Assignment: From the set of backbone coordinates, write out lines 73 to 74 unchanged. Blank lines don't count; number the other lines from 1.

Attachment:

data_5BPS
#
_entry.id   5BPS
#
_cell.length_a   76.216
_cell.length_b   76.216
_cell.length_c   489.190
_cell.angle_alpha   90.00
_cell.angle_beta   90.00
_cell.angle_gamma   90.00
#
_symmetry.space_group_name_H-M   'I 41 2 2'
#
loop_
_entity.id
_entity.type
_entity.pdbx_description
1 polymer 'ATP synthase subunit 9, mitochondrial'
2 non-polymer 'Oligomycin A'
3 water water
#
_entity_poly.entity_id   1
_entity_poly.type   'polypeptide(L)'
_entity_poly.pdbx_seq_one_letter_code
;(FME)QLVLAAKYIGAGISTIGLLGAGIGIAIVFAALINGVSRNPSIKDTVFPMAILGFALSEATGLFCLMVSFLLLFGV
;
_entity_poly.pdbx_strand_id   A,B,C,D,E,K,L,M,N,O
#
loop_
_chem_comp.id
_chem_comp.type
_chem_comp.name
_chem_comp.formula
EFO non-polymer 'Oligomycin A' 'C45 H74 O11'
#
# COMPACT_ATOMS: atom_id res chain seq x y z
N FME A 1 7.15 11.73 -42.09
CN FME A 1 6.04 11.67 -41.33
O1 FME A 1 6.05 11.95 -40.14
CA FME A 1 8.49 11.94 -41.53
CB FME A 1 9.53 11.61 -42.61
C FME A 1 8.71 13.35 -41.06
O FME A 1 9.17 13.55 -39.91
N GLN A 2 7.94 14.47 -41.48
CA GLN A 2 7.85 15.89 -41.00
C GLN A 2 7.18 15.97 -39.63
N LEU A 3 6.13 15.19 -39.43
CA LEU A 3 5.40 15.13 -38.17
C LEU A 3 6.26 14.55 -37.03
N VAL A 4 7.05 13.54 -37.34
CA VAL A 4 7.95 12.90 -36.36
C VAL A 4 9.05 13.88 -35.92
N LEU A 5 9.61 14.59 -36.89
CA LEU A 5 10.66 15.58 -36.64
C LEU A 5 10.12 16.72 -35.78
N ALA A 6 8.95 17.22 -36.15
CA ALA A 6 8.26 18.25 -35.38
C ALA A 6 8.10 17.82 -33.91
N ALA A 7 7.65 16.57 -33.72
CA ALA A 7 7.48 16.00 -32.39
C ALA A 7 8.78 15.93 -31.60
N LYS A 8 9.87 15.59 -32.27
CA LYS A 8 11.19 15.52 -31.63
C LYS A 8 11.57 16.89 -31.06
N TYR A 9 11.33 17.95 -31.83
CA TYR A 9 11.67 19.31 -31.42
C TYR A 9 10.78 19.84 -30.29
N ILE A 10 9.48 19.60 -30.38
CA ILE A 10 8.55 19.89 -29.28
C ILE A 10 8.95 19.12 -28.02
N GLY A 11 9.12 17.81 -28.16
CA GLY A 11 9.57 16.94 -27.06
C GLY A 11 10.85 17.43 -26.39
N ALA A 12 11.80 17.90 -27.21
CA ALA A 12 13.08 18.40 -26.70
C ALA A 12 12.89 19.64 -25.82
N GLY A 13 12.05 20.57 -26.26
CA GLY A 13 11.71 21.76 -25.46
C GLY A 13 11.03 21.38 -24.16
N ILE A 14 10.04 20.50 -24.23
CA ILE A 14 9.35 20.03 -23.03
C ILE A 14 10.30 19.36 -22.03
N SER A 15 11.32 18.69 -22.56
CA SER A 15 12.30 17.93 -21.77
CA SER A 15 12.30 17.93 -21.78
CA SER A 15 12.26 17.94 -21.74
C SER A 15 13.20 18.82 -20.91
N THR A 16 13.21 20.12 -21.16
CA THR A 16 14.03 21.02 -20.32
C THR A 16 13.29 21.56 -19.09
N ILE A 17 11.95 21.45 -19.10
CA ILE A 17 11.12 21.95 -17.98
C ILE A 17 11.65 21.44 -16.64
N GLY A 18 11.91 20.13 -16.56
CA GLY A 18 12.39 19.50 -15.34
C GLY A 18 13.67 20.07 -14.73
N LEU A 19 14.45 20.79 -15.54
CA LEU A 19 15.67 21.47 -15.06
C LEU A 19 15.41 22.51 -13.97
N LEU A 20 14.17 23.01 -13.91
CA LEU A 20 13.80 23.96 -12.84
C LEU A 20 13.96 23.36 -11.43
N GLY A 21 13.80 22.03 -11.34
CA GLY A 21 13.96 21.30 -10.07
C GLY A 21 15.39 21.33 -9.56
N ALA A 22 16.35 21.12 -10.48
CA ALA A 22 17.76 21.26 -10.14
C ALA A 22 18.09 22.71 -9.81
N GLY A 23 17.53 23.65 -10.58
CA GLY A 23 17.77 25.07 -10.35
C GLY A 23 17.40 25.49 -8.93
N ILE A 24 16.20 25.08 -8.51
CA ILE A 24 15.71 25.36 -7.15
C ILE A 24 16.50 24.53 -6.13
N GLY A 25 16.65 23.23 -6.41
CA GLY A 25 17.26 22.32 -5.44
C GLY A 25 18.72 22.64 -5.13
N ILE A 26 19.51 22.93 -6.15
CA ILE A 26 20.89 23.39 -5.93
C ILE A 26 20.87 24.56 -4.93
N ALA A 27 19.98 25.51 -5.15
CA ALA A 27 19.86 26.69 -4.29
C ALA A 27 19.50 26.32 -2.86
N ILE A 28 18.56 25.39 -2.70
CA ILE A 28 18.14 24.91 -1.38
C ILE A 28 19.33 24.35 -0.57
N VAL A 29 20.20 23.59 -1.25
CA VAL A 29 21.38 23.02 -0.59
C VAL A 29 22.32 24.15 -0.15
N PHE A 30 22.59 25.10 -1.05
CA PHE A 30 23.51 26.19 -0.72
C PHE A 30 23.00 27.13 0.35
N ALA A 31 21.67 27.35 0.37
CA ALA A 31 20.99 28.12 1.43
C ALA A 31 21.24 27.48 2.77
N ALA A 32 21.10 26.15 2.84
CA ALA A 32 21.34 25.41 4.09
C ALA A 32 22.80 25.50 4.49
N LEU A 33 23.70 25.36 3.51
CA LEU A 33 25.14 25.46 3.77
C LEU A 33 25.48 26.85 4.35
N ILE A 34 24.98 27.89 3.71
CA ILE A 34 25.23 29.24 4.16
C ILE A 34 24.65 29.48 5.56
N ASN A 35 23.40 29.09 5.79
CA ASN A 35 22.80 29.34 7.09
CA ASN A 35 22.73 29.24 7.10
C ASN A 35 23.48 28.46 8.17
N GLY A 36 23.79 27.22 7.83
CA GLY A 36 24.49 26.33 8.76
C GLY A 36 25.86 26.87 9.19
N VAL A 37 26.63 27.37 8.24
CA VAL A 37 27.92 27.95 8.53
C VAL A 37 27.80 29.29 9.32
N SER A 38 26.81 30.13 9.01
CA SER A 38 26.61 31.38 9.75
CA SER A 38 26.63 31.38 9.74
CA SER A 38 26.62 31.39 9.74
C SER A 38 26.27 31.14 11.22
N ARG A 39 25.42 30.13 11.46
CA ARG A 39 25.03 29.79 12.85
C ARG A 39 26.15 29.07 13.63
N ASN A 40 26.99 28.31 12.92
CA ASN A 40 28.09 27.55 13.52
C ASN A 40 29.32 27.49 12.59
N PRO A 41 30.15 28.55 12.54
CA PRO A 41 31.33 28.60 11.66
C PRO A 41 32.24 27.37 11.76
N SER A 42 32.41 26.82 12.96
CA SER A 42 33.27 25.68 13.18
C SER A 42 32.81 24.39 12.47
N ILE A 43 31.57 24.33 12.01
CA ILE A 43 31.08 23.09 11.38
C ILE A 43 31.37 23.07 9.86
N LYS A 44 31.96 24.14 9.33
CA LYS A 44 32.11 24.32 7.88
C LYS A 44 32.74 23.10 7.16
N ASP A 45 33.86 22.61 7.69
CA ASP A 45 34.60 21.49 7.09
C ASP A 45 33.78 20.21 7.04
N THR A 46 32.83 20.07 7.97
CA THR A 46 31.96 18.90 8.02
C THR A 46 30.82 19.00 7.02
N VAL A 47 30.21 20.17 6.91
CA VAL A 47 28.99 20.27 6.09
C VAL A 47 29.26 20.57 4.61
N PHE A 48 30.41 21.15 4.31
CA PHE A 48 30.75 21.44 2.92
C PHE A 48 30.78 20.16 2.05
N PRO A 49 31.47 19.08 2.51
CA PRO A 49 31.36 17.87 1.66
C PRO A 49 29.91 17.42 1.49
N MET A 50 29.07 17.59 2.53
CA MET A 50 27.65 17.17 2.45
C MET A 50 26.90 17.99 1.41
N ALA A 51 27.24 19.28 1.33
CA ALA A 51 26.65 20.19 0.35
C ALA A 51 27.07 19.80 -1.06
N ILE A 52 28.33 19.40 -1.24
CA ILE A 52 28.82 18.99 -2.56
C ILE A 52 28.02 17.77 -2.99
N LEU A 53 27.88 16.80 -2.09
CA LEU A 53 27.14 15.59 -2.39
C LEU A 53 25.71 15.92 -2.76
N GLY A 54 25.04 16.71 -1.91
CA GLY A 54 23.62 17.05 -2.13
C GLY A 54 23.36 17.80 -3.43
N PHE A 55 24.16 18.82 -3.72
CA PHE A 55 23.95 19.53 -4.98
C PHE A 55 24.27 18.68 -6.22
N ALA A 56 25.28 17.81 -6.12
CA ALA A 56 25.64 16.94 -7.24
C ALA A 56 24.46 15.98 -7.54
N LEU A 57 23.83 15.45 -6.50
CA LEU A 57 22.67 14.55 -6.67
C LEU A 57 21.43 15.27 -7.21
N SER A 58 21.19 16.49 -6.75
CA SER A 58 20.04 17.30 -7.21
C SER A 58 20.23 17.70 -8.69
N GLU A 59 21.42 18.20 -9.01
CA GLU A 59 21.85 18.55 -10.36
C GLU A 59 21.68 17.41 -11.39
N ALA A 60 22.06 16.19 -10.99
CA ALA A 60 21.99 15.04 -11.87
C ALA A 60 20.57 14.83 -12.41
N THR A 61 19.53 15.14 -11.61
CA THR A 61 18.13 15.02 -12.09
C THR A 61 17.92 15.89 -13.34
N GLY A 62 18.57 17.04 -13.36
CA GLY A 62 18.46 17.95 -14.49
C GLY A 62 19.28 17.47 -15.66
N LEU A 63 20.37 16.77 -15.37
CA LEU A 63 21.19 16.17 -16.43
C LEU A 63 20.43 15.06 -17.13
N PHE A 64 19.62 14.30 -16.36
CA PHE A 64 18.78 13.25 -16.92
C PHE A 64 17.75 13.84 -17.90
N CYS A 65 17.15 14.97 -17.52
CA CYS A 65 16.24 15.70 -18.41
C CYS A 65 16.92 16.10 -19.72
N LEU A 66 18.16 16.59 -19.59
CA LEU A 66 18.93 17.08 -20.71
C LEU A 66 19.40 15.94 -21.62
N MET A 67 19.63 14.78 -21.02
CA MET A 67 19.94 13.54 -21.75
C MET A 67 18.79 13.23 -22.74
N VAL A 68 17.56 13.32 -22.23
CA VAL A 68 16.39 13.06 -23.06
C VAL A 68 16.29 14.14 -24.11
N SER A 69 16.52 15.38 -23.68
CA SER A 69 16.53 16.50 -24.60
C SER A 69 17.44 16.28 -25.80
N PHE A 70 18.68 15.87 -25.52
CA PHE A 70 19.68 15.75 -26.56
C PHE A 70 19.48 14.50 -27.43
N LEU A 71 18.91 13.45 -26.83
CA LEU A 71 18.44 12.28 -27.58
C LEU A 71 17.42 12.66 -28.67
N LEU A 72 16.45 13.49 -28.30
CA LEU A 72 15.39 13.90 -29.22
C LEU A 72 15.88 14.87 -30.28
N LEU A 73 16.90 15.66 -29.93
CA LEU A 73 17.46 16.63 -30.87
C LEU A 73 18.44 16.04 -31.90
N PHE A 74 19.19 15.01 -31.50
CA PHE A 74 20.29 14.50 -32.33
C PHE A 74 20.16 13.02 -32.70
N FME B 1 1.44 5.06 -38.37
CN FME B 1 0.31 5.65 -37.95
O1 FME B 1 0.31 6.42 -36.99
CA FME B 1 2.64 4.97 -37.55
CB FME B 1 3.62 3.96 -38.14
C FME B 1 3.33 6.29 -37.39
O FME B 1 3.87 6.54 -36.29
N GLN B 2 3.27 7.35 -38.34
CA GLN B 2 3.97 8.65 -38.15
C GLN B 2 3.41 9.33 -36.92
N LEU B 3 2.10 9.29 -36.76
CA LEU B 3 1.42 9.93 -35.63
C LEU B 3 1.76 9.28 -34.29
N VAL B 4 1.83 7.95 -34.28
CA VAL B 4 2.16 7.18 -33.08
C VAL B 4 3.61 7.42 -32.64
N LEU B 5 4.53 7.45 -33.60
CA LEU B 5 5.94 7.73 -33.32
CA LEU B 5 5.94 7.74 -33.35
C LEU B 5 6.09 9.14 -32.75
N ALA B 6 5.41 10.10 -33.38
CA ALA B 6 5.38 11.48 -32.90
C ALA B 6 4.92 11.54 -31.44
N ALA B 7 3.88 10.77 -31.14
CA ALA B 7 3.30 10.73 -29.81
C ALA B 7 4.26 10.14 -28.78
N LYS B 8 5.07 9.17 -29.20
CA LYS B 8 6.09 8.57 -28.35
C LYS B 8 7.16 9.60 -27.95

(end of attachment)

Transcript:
C GLY A 11 10.85 17.43 -26.39
N ALA A 12 11.80 17.90 -27.21